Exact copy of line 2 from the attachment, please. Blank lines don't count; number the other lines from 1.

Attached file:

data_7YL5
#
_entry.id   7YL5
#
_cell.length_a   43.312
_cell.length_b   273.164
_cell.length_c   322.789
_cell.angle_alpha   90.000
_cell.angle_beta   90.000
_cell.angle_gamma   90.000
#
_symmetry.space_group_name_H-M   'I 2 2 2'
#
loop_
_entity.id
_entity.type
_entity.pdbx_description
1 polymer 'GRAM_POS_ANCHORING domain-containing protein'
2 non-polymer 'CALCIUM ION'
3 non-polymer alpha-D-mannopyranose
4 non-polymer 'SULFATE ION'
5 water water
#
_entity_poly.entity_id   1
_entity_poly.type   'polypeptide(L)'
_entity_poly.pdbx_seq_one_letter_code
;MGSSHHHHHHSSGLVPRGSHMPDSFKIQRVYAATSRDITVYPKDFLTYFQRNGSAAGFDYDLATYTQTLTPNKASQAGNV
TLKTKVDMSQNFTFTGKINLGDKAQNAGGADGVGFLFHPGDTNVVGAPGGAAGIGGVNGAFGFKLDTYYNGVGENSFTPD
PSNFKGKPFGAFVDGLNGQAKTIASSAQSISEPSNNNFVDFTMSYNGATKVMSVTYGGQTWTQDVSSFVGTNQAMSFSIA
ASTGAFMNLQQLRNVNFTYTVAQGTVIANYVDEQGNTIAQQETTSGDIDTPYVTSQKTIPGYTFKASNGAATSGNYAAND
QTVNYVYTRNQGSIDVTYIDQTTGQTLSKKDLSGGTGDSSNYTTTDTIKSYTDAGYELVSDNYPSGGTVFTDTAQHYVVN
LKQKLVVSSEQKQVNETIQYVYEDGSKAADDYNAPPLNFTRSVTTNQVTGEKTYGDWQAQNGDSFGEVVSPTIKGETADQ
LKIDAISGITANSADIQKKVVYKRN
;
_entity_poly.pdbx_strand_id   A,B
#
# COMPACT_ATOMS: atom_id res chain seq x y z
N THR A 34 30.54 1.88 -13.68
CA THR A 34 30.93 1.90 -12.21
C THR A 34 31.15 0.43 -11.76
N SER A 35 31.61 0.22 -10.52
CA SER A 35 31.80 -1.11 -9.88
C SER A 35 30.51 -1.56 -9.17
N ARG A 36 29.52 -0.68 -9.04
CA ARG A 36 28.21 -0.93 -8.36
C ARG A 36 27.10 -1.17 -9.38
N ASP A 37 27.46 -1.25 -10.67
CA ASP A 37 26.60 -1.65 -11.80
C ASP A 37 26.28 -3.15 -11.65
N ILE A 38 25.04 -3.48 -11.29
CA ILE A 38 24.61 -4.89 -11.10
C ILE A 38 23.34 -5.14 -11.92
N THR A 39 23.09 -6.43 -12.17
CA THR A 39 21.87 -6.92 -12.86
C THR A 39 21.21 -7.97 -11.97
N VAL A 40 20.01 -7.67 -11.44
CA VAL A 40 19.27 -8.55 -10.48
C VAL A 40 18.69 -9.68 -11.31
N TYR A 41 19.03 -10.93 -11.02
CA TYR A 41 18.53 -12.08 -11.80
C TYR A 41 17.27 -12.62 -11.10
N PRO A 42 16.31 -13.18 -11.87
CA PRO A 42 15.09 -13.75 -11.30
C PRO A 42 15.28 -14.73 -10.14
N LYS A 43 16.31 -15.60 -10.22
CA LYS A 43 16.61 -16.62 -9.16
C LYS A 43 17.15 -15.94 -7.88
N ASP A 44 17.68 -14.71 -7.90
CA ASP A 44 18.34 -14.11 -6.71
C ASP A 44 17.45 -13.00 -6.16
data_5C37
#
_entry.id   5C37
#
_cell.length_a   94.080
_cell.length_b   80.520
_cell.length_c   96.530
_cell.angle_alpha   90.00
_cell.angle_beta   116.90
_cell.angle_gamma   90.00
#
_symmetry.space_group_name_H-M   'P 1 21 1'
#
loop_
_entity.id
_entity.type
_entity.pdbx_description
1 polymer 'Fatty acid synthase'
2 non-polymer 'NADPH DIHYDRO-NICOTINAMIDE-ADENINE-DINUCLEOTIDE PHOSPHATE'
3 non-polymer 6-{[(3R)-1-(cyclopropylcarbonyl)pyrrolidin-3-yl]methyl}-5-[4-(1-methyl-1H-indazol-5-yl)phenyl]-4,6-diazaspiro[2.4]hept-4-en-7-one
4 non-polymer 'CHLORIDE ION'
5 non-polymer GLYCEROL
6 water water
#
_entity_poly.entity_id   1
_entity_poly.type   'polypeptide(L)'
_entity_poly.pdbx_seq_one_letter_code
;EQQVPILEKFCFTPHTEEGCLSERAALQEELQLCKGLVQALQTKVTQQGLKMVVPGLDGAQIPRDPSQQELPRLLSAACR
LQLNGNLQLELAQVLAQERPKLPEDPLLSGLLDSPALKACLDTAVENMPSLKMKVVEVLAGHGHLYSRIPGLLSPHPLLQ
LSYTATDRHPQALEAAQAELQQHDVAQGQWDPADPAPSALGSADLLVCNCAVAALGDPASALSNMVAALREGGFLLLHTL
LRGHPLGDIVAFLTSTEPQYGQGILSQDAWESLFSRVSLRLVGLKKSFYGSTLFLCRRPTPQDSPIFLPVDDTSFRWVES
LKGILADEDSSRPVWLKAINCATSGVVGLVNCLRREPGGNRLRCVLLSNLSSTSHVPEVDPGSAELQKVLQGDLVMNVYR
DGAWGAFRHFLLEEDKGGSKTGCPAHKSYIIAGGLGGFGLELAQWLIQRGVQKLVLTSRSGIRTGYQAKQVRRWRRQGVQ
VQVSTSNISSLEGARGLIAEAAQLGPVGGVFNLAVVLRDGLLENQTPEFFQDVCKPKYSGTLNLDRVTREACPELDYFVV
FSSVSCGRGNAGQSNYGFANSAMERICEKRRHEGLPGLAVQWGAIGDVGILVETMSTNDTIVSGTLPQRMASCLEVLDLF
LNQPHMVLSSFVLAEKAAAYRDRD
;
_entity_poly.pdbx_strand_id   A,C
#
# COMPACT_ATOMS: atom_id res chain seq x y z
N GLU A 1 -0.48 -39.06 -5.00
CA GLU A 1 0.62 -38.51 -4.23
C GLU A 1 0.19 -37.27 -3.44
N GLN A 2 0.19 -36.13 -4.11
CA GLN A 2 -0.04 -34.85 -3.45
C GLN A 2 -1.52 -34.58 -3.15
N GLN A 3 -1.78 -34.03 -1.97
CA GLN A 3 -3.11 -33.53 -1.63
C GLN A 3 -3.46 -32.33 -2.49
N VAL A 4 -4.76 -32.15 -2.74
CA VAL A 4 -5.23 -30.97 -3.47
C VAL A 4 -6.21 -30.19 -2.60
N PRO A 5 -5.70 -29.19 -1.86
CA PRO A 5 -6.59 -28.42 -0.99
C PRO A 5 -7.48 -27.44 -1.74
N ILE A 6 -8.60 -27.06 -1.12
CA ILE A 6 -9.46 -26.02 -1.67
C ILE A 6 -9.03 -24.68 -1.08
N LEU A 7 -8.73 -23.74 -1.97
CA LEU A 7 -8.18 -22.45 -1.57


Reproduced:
#